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Shanghai gets serious about garbage sorting and recycling

In the 1980s, China began importing scrap metal, plastic from recycling programs, and just about every other kind of foreign waste that could be processed into usable materials. But three decades of economic growth also led to China producing plenty of its own garbage, much of it recyclable.

So in 2018, bans on importing most types of foreign waste were implemented. But the recycling plants did not disappear, and the government is now taking steps to launch a domestic recycling program, starting in Shanghai.

On July 1, the city launched a garbage sorting and recycling program that aims to make its waste collection more efficient and maximize recycling. The program, outlined here (in Chinese), calls for all domestic garbage to be sorted into these categories:

  • Recyclable, including paper, plastics, glass, scrap metal, fabric
  • Hazardous, such as batteries, light bulbs, medicines, paint
  • Perishable — food waste and Chinese medicine dregs
  • Dry — anything that is not recyclable, hazardous, or perishable

Fines of up to 100,000 yuan ($14,500) are listed for companies and government organizations that contravene certain rules. There are no fines listed for individuals or households.

The scheme encourages manufacturers to “improve the recycling rate of waste products and packaging materials” and promotes local recycling plants, although details are not given.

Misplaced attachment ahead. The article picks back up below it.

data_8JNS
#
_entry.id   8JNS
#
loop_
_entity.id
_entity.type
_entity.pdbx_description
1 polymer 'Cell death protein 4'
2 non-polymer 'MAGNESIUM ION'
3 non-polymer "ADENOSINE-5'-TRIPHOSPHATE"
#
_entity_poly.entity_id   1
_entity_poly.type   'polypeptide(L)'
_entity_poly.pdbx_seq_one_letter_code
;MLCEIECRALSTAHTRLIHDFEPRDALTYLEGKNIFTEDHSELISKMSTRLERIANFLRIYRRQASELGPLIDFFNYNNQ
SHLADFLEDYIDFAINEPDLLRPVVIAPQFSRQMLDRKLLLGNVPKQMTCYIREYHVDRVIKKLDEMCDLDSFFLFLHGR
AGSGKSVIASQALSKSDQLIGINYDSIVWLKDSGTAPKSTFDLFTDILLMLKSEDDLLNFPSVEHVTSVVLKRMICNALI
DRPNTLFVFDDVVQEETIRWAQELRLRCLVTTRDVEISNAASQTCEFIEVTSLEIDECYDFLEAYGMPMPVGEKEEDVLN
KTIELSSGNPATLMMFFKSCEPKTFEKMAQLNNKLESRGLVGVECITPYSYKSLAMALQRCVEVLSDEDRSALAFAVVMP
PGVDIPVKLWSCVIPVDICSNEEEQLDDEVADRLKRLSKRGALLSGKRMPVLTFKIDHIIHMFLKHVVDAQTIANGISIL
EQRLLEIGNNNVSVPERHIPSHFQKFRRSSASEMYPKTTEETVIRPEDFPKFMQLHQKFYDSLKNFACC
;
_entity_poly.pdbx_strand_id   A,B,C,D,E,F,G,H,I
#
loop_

But recycling in China traditionally has relied on an informal network of solo garbage collectors who sort through piles of urban waste unsystematically. Residents do not sort their garbage.

Shanghai residents, understandably, are still struggling to understand the garbage-sorting rules: Agence France-Presse reports:

“It’s for the good of our homeland, but we keep making mistakes,” said Nie, a trading company staffer, laughing as he struggled to separate the bag’s contents into various bins.

“We have to get this right before the fines really start.”

Xí Jìnpíng 习近平 often speaks about garbage sorting — see, for example, this rap video about “things close to Xi’s heart,” or do a Google search for Xi’s name and “垃圾分类” (lājī fēnlèi — garbage sorting).

Also see:

How China’s ‘foreign waste’ ban might spur its domestic recycling program

Jeremy Goldkorn

Jeremy Goldkorn worked in China for 20 years as an editor and entrepreneur. He is editor-in-chief of SupChina, and co-founder of the Sinica Podcast.

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